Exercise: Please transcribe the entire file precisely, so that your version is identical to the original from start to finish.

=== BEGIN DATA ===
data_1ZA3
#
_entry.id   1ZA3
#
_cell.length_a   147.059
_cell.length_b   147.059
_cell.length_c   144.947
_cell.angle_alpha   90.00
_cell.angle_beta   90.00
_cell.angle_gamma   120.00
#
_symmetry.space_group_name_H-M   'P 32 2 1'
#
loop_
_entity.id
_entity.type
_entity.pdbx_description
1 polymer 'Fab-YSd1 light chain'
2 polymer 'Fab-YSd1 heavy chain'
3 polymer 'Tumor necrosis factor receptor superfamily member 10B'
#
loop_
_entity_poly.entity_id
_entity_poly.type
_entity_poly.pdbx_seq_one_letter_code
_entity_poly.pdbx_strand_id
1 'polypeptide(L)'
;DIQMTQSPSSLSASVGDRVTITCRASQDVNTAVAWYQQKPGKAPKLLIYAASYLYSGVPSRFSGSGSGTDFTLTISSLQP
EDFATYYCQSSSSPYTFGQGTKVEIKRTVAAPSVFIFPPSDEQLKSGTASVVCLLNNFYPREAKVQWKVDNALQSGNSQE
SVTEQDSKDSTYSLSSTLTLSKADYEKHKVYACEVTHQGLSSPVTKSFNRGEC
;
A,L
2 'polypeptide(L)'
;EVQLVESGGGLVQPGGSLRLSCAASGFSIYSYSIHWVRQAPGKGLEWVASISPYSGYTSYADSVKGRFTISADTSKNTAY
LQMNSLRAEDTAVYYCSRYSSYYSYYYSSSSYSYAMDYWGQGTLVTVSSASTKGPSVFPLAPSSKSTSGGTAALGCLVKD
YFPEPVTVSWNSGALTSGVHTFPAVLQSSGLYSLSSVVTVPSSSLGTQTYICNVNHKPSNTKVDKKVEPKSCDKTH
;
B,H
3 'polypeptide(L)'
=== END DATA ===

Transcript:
data_1ZA3
#
_entry.id   1ZA3
#
_cell.length_a   147.059
_cell.length_b   147.059
_cell.length_c   144.947
_cell.angle_alpha   90.00
_cell.angle_beta   90.00
_cell.angle_gamma   120.00
#
_symmetry.space_group_name_H-M   'P 32 2 1'
#
loop_
_entity.id
_entity.type
_entity.pdbx_description
1 polymer 'Fab-YSd1 light chain'
2 polymer 'Fab-YSd1 heavy chain'
3 polymer 'Tumor necrosis factor receptor superfamily member 10B'
#
loop_
_entity_poly.entity_id
_entity_poly.type
_entity_poly.pdbx_seq_one_letter_code
_entity_poly.pdbx_strand_id
1 'polypeptide(L)'
;DIQMTQSPSSLSASVGDRVTITCRASQDVNTAVAWYQQKPGKAPKLLIYAASYLYSGVPSRFSGSGSGTDFTLTISSLQP
EDFATYYCQSSSSPYTFGQGTKVEIKRTVAAPSVFIFPPSDEQLKSGTASVVCLLNNFYPREAKVQWKVDNALQSGNSQE
SVTEQDSKDSTYSLSSTLTLSKADYEKHKVYACEVTHQGLSSPVTKSFNRGEC
;
A,L
2 'polypeptide(L)'
;EVQLVESGGGLVQPGGSLRLSCAASGFSIYSYSIHWVRQAPGKGLEWVASISPYSGYTSYADSVKGRFTISADTSKNTAY
LQMNSLRAEDTAVYYCSRYSSYYSYYYSSSSYSYAMDYWGQGTLVTVSSASTKGPSVFPLAPSSKSTSGGTAALGCLVKD
YFPEPVTVSWNSGALTSGVHTFPAVLQSSGLYSLSSVVTVPSSSLGTQTYICNVNHKPSNTKVDKKVEPKSCDKTH
;
B,H
3 'polypeptide(L)'